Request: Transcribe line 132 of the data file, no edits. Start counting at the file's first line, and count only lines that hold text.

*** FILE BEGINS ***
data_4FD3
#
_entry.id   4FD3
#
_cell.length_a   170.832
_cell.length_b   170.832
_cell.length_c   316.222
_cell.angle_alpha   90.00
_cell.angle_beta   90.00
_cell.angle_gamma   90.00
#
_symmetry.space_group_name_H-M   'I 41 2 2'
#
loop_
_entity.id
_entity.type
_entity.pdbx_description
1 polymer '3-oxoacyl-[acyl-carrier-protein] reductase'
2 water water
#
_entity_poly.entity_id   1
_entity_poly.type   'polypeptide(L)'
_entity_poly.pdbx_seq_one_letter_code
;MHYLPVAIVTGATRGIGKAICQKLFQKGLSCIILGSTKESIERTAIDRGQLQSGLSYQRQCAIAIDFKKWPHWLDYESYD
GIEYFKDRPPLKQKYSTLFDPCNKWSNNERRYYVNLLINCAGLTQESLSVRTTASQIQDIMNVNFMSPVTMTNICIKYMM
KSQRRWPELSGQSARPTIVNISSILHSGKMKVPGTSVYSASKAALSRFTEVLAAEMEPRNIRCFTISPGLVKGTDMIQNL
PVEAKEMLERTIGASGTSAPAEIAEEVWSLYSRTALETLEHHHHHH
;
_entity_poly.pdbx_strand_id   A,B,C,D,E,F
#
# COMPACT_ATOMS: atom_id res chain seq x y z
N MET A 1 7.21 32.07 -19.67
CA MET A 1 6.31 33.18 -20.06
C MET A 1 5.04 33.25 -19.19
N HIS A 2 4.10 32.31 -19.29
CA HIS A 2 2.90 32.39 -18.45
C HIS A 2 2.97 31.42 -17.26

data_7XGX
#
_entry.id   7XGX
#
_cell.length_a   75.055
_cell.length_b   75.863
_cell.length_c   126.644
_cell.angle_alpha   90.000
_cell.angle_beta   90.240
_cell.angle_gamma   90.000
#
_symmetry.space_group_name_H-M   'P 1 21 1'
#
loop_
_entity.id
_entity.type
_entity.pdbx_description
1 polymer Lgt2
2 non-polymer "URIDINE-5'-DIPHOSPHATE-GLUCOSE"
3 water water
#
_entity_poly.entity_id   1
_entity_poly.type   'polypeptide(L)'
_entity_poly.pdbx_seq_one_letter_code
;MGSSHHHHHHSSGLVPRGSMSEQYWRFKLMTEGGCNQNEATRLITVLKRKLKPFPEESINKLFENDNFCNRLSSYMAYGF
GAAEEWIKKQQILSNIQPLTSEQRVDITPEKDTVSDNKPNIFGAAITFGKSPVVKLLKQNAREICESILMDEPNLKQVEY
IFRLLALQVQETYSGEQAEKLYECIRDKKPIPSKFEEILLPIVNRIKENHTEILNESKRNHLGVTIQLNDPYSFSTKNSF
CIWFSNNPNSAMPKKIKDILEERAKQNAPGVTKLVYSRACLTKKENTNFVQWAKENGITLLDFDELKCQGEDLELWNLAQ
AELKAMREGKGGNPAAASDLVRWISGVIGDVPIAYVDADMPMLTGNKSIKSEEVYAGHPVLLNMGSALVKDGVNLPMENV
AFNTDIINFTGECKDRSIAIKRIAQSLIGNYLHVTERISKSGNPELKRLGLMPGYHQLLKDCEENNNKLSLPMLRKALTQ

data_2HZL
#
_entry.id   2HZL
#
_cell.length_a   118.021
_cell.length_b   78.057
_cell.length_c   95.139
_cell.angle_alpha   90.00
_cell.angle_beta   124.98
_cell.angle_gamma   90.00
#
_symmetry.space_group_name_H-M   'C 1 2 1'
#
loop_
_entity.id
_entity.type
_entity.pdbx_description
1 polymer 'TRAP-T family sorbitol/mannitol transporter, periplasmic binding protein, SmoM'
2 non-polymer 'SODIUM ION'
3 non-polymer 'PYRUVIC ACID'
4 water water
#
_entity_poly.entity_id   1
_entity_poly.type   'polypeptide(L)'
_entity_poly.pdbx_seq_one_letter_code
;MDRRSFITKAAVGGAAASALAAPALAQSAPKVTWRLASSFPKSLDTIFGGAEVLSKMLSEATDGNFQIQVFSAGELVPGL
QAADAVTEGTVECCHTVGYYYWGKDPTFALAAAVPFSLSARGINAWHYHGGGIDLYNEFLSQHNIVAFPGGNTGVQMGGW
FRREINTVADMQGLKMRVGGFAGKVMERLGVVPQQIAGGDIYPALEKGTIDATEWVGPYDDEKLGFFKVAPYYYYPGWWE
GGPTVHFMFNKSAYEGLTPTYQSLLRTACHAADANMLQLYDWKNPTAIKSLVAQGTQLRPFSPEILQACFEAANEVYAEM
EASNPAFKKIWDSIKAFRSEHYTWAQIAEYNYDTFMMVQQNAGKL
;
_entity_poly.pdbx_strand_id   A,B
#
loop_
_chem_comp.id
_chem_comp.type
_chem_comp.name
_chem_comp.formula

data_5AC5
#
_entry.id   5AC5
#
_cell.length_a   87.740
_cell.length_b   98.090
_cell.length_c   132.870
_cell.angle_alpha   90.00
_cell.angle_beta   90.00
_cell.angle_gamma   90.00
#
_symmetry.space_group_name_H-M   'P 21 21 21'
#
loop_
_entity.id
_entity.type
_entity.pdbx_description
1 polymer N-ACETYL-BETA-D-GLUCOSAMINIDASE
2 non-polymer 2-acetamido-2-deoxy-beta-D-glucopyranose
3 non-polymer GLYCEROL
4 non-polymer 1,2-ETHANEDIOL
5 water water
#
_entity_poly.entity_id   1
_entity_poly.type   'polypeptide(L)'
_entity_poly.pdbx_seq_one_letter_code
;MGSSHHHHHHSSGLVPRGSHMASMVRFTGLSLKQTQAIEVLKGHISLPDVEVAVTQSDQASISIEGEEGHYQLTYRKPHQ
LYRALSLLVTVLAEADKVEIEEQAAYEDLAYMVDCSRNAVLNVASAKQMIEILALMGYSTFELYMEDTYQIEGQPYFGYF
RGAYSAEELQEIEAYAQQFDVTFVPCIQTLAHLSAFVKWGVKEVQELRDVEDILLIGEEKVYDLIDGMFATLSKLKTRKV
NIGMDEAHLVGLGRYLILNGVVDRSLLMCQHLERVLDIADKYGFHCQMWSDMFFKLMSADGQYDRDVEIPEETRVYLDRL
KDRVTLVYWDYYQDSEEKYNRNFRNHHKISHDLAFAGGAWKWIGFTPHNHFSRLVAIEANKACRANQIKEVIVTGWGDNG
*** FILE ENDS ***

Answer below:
;MGSSHHHHHHSSGLVPRGSHMASMVRFTGLSLKQTQAIEVLKGHISLPDVEVAVTQSDQASISIEGEEGHYQLTYRKPHQ